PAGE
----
A report by a Google researcher connects an attack on a Middle Eastern dissident to malware made by an Italian company, an increasingly common occurrence.
A report by a Google researcher has connected commercially-made malware with attacks on Middle East dissidents, an increasingly common occurrence that has fueled controversy over the selling and buying of information on software flaws.
A human-rights activist based in the United Arab Emirates has become the latest victim of such an attack
, this time using malware known as Crisis, which appears to be a program sold by the Italian firm Hacking Team, according to a report posted on Sept. 10 by the University of Toronto's CitizenLab and authored by Google researcher Morgan Marquis-Boire. Crisis, also known as DaVinci, was originally discovered by antivirus firms in July and noted for its ability to infect computers running either Microsoft Windows or Apple Mac OS X
as well as its focus on spreading to virtual machine instances.
In leaked product literature, Hacking Team refers to the Trojan as the Remote Control System (RCS).
Such discoveries have led to criticism of the targeting of activists and dissidents with what appears to be a rapidly evolving plethora of spyware and cyber-weapons, activities enabled by an increasing trade in information on vulnerabilities and ways to exploit them.
"As long as these companies believe that it is okay to sell this technology to dictators, democracy activists, human rights activists, bloggers, and journalists around the world will continue to suffer," the Electronic Frontier Foundation stated in a policy post earlier this year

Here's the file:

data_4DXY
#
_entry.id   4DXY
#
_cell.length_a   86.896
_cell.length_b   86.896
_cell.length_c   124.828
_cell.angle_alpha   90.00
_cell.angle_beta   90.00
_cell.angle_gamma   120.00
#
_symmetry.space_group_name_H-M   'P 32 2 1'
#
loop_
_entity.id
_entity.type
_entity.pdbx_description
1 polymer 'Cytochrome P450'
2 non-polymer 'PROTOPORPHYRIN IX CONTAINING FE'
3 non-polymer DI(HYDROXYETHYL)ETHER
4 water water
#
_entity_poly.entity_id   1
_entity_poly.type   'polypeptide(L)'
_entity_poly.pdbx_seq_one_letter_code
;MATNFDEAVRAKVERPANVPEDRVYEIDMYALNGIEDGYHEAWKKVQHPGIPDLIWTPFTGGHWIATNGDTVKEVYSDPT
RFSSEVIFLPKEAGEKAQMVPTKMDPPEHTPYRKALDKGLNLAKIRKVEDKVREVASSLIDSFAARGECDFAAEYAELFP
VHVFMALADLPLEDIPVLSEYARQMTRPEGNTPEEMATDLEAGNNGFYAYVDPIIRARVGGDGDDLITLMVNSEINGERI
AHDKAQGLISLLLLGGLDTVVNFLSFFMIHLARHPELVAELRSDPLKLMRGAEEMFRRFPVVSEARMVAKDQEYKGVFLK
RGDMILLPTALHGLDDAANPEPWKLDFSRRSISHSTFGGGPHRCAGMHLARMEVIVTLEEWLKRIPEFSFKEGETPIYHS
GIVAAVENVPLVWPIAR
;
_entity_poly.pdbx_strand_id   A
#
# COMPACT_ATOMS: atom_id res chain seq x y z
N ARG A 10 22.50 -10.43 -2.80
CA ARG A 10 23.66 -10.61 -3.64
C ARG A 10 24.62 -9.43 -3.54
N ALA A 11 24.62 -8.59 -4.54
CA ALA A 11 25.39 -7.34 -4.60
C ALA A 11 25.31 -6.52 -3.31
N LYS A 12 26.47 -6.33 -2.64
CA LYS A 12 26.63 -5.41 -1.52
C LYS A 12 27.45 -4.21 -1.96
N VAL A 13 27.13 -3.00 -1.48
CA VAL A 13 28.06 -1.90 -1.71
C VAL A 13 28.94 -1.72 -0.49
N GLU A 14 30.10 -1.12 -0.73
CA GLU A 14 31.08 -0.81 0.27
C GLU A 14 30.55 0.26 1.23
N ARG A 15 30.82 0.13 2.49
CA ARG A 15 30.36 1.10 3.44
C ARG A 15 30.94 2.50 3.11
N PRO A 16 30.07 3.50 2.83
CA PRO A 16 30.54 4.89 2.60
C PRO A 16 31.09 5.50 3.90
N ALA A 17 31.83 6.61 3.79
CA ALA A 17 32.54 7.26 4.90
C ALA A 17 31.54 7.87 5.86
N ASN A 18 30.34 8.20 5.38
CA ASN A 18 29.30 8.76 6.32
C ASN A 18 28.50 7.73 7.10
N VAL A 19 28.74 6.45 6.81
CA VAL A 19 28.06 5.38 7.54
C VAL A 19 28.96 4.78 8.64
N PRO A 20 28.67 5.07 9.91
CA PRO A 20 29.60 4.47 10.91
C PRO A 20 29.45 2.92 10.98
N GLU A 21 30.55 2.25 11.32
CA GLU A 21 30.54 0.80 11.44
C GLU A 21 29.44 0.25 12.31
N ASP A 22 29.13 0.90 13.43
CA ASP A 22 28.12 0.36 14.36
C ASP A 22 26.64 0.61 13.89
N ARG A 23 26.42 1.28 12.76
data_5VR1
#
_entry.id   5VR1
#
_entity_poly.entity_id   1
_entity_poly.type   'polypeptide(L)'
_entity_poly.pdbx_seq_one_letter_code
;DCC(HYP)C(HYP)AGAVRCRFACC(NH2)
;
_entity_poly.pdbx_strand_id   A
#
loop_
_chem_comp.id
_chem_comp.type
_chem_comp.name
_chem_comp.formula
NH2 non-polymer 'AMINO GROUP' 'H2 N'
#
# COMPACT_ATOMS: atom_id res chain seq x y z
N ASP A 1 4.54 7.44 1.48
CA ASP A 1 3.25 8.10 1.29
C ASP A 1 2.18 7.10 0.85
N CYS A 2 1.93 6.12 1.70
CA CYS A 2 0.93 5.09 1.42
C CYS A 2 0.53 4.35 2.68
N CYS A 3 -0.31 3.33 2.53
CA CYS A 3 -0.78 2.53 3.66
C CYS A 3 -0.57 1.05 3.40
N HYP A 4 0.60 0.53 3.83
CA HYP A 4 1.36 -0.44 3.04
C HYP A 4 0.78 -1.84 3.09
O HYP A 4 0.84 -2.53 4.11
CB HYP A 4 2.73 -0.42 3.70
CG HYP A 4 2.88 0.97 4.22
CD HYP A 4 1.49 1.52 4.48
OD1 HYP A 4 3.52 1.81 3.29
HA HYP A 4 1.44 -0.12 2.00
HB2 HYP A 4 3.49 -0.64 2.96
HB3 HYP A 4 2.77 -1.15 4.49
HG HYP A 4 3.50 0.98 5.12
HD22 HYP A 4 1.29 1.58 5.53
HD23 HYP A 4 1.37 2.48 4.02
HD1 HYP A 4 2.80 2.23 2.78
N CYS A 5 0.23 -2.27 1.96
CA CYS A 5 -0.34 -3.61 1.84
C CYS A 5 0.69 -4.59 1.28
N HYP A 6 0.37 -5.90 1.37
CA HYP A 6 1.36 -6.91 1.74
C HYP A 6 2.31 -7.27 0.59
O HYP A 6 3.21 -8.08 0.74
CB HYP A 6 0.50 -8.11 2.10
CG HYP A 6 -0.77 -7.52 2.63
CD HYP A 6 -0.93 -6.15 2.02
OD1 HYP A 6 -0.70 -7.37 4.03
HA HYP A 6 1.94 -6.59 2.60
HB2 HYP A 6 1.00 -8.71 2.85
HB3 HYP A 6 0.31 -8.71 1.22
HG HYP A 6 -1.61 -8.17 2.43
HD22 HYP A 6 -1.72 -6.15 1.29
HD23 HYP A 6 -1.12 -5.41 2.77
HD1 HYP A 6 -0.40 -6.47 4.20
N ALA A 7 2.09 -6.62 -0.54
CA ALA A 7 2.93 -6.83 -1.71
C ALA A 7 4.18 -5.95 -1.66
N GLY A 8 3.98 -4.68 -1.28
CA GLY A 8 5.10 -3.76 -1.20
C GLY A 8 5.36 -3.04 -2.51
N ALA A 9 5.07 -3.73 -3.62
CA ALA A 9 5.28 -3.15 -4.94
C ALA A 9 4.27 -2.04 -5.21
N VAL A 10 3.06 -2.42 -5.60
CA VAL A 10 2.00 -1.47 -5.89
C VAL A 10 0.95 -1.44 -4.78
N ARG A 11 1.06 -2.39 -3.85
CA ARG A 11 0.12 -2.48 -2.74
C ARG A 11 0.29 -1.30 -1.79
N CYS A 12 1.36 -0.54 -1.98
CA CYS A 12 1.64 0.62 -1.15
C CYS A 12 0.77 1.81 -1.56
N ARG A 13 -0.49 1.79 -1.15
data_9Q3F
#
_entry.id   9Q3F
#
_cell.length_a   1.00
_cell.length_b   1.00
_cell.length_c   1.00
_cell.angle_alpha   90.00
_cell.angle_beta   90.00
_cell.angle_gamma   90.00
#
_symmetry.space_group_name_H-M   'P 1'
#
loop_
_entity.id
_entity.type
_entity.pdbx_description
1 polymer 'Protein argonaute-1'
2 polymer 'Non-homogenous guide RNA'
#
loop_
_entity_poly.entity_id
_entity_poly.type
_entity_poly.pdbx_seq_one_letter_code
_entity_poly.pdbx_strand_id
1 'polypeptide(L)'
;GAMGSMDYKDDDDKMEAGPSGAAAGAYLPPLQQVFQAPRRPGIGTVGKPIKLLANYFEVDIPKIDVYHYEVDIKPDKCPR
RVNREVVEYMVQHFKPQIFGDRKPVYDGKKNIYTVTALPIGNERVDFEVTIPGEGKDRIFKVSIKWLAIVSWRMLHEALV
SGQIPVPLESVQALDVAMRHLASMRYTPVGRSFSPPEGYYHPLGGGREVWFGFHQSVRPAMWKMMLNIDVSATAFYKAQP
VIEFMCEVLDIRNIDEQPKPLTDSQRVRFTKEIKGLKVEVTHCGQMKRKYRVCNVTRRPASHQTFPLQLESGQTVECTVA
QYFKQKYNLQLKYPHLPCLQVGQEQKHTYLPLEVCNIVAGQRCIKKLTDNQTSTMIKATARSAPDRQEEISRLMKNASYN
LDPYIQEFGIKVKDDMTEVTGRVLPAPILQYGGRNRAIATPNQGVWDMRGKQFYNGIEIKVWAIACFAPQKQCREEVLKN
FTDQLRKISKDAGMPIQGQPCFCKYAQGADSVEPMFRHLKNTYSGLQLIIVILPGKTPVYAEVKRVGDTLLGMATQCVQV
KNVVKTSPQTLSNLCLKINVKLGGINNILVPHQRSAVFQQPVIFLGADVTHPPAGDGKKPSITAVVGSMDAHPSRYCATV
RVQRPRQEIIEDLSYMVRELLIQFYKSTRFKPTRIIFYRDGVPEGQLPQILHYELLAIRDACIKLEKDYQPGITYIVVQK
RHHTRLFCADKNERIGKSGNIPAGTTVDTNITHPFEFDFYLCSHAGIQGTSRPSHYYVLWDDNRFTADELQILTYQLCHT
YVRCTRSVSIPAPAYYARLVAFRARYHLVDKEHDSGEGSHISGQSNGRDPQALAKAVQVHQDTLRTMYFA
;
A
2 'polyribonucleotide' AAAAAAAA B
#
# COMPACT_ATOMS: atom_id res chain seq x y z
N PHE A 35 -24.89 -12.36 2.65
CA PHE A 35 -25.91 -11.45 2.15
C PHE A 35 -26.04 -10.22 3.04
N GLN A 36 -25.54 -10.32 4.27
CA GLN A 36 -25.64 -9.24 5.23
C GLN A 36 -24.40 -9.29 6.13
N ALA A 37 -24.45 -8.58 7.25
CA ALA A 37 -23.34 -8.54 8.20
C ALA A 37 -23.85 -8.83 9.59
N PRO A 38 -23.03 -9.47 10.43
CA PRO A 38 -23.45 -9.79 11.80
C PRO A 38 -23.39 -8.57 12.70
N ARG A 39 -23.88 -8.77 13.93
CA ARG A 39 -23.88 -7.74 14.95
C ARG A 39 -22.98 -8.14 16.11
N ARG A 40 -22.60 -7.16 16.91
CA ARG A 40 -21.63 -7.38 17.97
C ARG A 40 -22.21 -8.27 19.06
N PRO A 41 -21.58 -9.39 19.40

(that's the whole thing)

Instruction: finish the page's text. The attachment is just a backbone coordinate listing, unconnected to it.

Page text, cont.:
In the latest analysis, CitizenLab—part of the Munk School of Global Affairs at the University of Toronto—found that an attack on activist Ahmed Mansoor used the Crisis tool to exploit a vulnerability discovered by French offensive cyber-security firm VUPEN. The monitoring program was configured to send information to servers hosted by the Royal Group, a corporation based in the UAE. VUPEN has denied selling the details of the flaw.
The attacks show that dissidents and activists will be at a disadvantage against governments that use state-of-the-art software and offensive cyber-tools, the CitizenLab report stated.
"Targeted malware attacks are an increasing problem for human rights groups, who can be particularly vulnerable to such attacks due to limited resources or lack of security awareness," Marquis-Boire stated in the report.
In July, Citizen Lab worked with pro-democracy activists and journalists to uncover details about a mysterious piece of malware known as FinFisher
, which proved to be spyware made by U.K. firm Gamma International and sold to government clients. Signs of the malware were detected in 10 other countries
, including the United States, Australia and Indonesia, according to additional research done by security firm Rapid7.
The EFF has called for companies dealing in offensive digital technology to "know their customer," in the same way the government has called on banks and other companies to deal with potential financial crimes and terrorists. The problem is that these technologies are dual use: They can be used for wiretapping criminals, as well as used by a repressive regime against its detractors, said Bruce Snell, director of technical marketing at McAfee, a subsidiary of Intel.
"The big issue here is that we have to rely on these organizations doing these things to follow the rules," said Snell. "And when we are dealing with other countries, we cannot hold them accountable. That is not our job."
McAfee, like other security software firms, does not bend its rules for detecting potentially government-sanctioned malware. Discriminating between what is a legal and appropriate use of the technology is too difficult. Instead, it detects all malware, regardless of use or source.
"It would be too easy to fake the source of malware," said Snell.